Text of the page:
Sure thing, Jesse. The steel cylinder is a chimney starter and you can find one at any grill shop or hardware store. Buy the largest one you can. It consists of an upright metal cylinder with a wire partition in the center. You put the charcoal in the top and a crumpled piece of newspaper (or better yet, a paraffin fire starter-also available at grill shops and hardware stores-in the bottom. Simply place the chimney starter in the grill (on the lower grate) and light the paper or paraffin starter. In 20 minutes or so, you’ll have perfectly and evenly lit coals. By the way, don’t use a chimney starter to light Match-Light charcoal.

There are at least 3 advantages to using a chimney starter:

1. It’s ecologically correct: You don’t need petroleum-based lighter fluid.
2. It lights the coals quickly, efficiently, evenly and uniformly.
3. It’s easy to dump out the coals into two mounds for indirect grilling or to build a 3 zone fire for direct grilling.

“I’m an avid griller and find your program very informative,” writes Bill Cohen. “The other day I saw your show on rotisserie chicken. I noticed the knot you tied when trussing. Looked very useful. Is it described or illustrated anywhere?

It’s a butcher’s slip knot, Bill, and it’s fully illustrated on page 204 in How to Grill.


Since this is the spring issue of Up in Smoke, let’s focus on the quintessential meat for springtime grilling: lamb. Lamb plays a central role in springtime holidays of three of the world’s great religions (Judaism, Christianity, and Islam). For that matter, on any given day, probably more pit masters are cooking lamb than any other meat. (The barbecued lamb zone begins in West Africa and extends continuously across the Mediterranean to the Middle East, Central Asia, India, China, and as far east as Indonesia.)

There’s a simple reason for the popularity of lamb this time of year: in traditional agricultural societies, lamb born in the winter reached eating size in the spring.

Here are two recipes from my forthcoming book on indoor grilling. In honor of spring, both have been adapted for outdoor gas or charcoal grills.

Rosemary Grilled Lamb Chops in the Style of Friuli, Italy

Serves 4

12 lamb rib chops (about 2 pounds)
Coarse salt and freshly ground black pepper
3 tablespoons extra virgin olive oil
2 cloves garlic, minced
2 tablespoons finely chopped rosemary, plus 1 long sprig of fresh rosemary to use as a basting brush

Generously season the lamb on both sides with salt and pepper. Drizzle a drop of oil on each chop on both sides and rub it into the meat. (You should use up about 1-1/2 tablespoons in all for the 12 chops.) Sprinkle the chops on both sides with garlic and rosemary, patting them into the meat. Let marinate for 20 minutes while you build your fire.

Set up your grill for direct grilling and preheat to high. Under the best of circumstances you’ll be grilling over oak embers or charcoal (but gas will give you fine results, too).

Brush and oil the grill grate. Arrange the chops on the grate all going the same way. Grill until cooked to taste, 3 to 5 minutes per side for medium rare. Lightly baste each chop on both sides with the remaining olive oil, using the rosemary sprig as a basting brush. Serve at once. No sauce or garnish are needed.

Rotisserie Leg of Lamb with Lemon Mint Wet Rub

Serves 6

For the garlic-mint wet rub:

3 cloves garlic, rough chopped
2 strips lemon zest (finely chopped)
1 bunch mint, washed, shaken dried and stemmed (about 1 cup leaves)
1 teaspoon coarse salt (kosher or sea)
1/2 teaspoon cracked or coarsely ground black peppercorns
2 tablespoons extra virgin olive oil
1 tablespoon freshly squeezed lemon juice

1 butterflied leg of lamb, tied into a cylindrical roast or the loin end of a whole leg (3 to 3 1/2 pounds)

You’ll also need: Butcher’s string; a grill with a rotisserie attachment

Make the wet rub. Place the garlic, lemon zest, mint leaves, salt, and pepper in a food processor and process to finely chop. Add the olive oil and lemon juice and process to a smooth paste.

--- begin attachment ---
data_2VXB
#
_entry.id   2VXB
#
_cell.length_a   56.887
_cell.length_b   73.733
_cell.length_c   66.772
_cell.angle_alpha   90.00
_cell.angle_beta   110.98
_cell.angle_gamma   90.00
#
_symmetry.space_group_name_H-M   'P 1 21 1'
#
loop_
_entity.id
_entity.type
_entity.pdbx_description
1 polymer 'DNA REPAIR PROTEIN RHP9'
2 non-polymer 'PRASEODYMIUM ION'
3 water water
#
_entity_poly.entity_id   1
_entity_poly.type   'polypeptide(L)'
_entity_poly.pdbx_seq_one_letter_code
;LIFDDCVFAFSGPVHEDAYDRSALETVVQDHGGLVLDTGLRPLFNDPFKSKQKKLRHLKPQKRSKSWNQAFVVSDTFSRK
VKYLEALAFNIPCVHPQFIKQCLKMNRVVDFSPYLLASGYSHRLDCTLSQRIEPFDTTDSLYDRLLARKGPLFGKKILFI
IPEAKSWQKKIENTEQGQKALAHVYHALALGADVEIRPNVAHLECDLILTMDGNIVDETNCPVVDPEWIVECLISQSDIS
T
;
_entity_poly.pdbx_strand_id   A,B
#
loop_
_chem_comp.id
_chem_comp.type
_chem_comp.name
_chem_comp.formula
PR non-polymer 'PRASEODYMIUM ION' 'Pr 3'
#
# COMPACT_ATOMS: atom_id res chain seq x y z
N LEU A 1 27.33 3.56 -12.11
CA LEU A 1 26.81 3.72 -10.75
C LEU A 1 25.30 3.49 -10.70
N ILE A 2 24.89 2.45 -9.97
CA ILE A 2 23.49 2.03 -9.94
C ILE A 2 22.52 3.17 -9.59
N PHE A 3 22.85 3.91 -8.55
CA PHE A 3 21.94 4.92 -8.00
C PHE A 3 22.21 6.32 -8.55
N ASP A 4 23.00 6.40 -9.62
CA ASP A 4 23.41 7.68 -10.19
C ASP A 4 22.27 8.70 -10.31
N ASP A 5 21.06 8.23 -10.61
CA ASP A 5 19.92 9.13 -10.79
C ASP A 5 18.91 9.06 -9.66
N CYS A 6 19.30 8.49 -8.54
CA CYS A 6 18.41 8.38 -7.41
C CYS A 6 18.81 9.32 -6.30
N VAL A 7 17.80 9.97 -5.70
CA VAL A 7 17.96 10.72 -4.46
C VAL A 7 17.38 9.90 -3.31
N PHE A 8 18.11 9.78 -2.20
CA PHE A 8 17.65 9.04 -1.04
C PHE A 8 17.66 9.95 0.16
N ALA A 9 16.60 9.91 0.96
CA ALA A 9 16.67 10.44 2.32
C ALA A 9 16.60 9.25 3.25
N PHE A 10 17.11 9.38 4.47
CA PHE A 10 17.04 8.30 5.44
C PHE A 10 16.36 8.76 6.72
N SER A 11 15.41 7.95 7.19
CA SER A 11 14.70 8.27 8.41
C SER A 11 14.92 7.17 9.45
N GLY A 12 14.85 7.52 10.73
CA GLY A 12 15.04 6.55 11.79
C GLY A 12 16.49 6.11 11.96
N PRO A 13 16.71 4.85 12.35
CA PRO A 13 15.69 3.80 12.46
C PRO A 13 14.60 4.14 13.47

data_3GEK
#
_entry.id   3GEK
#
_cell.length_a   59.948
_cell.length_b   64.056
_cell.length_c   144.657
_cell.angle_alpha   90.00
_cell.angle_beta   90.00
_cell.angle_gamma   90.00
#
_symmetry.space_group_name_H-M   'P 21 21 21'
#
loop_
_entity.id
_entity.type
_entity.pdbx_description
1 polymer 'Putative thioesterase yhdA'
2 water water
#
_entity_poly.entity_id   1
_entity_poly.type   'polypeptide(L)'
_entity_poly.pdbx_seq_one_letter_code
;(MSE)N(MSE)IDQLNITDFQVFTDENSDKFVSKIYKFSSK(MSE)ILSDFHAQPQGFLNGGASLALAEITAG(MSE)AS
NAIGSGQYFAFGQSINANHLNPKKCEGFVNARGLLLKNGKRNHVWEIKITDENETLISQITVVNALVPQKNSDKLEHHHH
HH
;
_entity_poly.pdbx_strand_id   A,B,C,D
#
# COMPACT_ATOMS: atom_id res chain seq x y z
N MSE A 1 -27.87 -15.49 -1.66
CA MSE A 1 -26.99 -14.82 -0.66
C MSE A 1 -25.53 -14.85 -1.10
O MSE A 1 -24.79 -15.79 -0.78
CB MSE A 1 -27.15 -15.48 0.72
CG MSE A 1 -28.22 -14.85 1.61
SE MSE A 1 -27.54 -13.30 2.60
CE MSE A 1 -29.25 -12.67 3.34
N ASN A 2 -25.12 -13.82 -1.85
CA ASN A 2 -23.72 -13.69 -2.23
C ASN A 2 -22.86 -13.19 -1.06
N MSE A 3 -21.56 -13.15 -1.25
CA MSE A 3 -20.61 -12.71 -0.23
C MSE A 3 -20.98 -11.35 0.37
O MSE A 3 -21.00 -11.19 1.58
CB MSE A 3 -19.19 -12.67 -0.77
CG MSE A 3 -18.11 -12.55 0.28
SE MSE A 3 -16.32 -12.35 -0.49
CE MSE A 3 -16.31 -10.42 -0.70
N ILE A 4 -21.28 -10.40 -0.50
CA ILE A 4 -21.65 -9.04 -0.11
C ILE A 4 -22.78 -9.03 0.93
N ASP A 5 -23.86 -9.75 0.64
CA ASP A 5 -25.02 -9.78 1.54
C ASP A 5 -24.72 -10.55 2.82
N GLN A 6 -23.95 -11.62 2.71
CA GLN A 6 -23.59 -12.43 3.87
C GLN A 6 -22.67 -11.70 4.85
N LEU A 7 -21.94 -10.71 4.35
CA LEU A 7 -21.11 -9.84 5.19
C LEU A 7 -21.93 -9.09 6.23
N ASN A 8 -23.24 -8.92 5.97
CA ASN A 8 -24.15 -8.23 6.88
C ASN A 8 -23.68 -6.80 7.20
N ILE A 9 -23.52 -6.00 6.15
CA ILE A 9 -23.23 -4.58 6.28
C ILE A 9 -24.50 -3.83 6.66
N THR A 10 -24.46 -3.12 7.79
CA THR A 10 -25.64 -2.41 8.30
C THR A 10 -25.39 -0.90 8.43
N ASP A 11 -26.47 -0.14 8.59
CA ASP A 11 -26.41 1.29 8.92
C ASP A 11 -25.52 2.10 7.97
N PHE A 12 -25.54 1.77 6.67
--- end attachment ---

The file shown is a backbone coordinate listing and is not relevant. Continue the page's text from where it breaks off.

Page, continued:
Using the tip of a paring knife, make small holes in the roast on all sides about 1-1/2 inches apart. Using the tip of your index finger, widen the hole. Place a tiny spoonful of mint mixture in each hole, forcing it in with your finger. Spread the remaining mixture over the roast on all sides. Note: you can cook the lamb right away, but it will have even more flavor if you let it marinate in the refrigerator for 1 to 2 hours.

Set up your grill for rotisserie grilling and preheat to high. Place a drip pan under the spit. Skewer the lamb lengthwise on the turnspit. Place the spit and roast in the rotisserie. Cook until the roast is crusty and darkly brown on all sides and cooked to the degree of doneness you desire, about 1-1/4 hours for medium-rare, 1-1/2 to 1-3/4 hours for medium. Use a meat thermometer to test for doneness. (Don’t let the thermometer touch the skewer.) Medium-rare lamb will have an internal temperature of 145 degrees; medium, about 160 degrees.

Transfer the roast to a platter or cutting board and let rest for 5 minutes, removing the spit. Cut off and discard the string. Thinly slice the roast crosswise for serving.

Basic Barbecue Rub

“Could you please post the basic barbecue rub recipe on the web site again?” writes Robert Browning.

My pleasure, Robert. Here’s the Basic Barbecue Rub from my Sauces book. If you want to invent your own, combine equal parts kosher salt, sweet paprika, and brown sugar. Add as much pepper as you can bear up to an equal part. Then customize the rub by adding any of the following ingredients to taste:

Garlic powder
Onion powder
Celery seed


“Your books and web site have helped me tremendously,” writes Joe Knittel. “I have wrecked a lot of food in the past. My question is what is a non-reactive bowl or saucepan and why should I use one?

A non-reactive bowl or saucepan is one made from stainless steel, anodized aluminum, glass, or porcelain. These materials remain inert when exposed to acids, like lemon juice, wine, or yogurt.

In contrast to these materials, cast iron and aluminum tend to react when exposed to acidic foods and should be avoided for many recipes.

· “I’ve only been barbecuing for a few years now and I have found your books and TV programs very helpful,” writes John Heishman. “My neighbor, who’s from Alabama, and I have talked about competing in barbecue cook-offs. Do you have any suggestions on how we could get started?”

The best way to enter the wacky and exhilarating world of competition barbecue is to find some local contests in your area. Contact the organizers of the Memphis in May World Championship Barbecue Cooking Contest (www.memphisinmay.org) or the Kansas City BBQ Society (http://www.rbjb.com/rbjb/kcbs.htm). Ask them for a list of sanctioned regional contests. The National BBQ News is another good source. You can contact them via: www.barbecuenews.com. Let us know how it works out. We’re rooting for you!

Yours in righteous grilling,
Steven Raichlen, Grill Master and Editor-in-Chief
Nancy Loseke, Features Editor